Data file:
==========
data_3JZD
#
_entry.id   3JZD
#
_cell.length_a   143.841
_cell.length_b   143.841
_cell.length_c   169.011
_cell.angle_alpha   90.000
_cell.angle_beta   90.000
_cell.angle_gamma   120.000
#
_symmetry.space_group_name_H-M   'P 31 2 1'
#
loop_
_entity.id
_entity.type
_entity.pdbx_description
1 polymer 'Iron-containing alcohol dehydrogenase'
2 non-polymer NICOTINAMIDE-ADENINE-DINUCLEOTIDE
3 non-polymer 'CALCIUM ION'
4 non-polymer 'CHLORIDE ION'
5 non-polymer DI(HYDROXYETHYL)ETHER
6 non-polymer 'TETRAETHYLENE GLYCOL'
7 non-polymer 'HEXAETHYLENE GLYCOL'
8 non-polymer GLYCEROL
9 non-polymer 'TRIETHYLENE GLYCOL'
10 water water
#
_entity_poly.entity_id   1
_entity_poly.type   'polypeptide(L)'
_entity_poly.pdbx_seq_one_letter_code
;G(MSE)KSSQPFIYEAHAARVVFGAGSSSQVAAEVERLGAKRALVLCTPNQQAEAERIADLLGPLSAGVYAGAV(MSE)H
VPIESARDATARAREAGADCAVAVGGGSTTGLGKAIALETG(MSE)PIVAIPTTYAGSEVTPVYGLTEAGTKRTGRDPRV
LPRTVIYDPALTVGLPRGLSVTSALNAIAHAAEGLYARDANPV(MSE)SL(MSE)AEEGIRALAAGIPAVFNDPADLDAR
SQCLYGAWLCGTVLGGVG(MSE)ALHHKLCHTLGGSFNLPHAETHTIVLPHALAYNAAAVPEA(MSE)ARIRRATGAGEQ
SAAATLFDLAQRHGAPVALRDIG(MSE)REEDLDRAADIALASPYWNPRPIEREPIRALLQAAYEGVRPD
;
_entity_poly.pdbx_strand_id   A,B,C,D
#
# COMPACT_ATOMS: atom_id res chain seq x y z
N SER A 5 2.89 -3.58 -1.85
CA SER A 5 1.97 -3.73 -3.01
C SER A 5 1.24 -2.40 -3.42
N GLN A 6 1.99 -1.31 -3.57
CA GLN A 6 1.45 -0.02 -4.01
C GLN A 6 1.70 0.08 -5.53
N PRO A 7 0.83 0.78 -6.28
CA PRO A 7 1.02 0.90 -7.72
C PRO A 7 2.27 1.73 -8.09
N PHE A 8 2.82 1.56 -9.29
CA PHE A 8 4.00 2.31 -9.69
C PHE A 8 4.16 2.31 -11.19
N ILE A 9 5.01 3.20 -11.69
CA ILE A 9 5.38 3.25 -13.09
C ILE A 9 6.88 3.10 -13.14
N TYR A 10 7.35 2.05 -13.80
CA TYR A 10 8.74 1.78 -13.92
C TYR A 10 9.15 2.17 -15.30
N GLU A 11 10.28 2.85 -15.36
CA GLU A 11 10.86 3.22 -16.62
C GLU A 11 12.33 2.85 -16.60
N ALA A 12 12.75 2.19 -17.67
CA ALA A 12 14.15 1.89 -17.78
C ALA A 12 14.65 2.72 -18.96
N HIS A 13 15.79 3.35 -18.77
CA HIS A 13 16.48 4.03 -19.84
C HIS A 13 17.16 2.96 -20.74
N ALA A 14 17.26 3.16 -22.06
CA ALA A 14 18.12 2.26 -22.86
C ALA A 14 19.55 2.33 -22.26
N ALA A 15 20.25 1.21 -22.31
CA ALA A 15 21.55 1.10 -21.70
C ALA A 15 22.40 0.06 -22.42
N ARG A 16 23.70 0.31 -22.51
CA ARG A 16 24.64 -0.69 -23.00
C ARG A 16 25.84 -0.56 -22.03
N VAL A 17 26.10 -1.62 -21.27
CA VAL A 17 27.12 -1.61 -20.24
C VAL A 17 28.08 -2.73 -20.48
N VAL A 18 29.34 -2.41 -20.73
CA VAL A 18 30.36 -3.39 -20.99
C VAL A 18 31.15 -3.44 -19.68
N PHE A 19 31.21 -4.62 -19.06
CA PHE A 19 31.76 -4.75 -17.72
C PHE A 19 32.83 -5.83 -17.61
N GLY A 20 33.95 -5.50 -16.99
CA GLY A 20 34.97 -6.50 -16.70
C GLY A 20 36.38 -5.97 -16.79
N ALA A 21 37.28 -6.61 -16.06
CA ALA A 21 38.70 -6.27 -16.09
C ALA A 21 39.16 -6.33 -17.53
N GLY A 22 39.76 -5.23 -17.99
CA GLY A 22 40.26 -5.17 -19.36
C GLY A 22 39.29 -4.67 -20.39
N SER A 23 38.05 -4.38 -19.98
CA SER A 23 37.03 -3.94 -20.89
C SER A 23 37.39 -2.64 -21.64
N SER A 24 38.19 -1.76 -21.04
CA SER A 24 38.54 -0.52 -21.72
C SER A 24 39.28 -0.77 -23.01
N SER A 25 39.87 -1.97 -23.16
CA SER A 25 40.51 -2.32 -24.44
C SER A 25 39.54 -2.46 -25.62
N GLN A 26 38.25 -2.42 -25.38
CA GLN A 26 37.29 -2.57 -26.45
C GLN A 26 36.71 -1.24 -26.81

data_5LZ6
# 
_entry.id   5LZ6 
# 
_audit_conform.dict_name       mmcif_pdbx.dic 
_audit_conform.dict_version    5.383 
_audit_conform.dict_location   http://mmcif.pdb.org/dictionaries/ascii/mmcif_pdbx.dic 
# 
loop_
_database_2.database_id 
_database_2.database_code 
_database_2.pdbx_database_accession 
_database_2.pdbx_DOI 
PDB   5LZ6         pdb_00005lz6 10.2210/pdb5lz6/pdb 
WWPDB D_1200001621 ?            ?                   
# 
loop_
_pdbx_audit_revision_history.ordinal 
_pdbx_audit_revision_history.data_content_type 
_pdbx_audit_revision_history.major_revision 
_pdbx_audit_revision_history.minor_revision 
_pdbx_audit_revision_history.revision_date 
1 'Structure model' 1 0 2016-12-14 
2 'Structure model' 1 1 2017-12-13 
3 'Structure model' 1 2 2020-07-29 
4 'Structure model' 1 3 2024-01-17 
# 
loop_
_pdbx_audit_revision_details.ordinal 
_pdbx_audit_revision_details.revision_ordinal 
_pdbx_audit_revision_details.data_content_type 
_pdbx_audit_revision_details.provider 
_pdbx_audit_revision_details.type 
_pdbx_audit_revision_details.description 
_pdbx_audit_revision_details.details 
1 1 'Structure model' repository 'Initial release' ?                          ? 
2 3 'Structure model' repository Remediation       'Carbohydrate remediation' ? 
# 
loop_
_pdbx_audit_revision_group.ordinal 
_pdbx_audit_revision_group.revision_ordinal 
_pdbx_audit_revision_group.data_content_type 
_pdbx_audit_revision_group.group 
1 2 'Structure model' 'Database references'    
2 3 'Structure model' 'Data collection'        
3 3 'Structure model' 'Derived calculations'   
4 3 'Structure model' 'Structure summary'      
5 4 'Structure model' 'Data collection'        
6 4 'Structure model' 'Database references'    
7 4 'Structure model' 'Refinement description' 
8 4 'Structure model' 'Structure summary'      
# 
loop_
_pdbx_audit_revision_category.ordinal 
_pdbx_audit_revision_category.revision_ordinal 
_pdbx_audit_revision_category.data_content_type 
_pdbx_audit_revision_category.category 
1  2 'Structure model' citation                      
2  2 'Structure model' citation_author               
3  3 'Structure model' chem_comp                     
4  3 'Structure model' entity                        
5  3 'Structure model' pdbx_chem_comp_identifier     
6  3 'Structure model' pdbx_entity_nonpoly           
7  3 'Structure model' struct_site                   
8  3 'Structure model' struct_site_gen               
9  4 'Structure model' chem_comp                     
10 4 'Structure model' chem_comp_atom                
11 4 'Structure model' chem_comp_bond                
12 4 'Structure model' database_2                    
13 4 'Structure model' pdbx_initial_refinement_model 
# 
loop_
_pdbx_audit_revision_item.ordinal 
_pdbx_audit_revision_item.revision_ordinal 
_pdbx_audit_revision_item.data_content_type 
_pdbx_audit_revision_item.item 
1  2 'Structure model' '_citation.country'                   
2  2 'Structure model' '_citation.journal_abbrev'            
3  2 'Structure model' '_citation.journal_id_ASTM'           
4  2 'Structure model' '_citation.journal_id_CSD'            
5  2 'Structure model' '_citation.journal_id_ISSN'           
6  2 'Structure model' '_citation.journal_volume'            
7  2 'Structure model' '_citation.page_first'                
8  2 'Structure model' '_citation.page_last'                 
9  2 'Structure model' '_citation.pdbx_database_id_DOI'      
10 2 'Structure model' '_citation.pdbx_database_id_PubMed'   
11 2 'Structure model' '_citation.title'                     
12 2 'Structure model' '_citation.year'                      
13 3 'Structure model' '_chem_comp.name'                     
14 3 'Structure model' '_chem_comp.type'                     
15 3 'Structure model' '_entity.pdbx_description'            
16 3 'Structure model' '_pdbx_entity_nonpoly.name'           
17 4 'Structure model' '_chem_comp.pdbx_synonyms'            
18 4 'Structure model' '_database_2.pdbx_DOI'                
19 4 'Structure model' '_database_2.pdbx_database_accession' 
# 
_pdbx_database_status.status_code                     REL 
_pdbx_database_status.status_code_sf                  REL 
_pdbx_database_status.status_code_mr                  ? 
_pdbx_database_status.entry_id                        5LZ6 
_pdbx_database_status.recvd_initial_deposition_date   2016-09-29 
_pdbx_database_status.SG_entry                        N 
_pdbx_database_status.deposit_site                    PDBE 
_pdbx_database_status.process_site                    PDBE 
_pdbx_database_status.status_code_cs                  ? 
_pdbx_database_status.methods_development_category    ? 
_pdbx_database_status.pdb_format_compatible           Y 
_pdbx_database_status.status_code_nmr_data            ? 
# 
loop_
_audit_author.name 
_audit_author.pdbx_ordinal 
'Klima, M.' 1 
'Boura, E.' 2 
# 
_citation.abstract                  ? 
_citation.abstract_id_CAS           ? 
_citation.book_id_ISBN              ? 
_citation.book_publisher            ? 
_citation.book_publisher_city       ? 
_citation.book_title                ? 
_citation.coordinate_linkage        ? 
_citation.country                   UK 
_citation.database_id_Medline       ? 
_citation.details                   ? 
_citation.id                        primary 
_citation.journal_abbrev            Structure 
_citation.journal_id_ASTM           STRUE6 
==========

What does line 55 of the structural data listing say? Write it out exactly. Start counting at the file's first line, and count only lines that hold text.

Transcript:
C ILE A 9 6.88 3.10 -13.14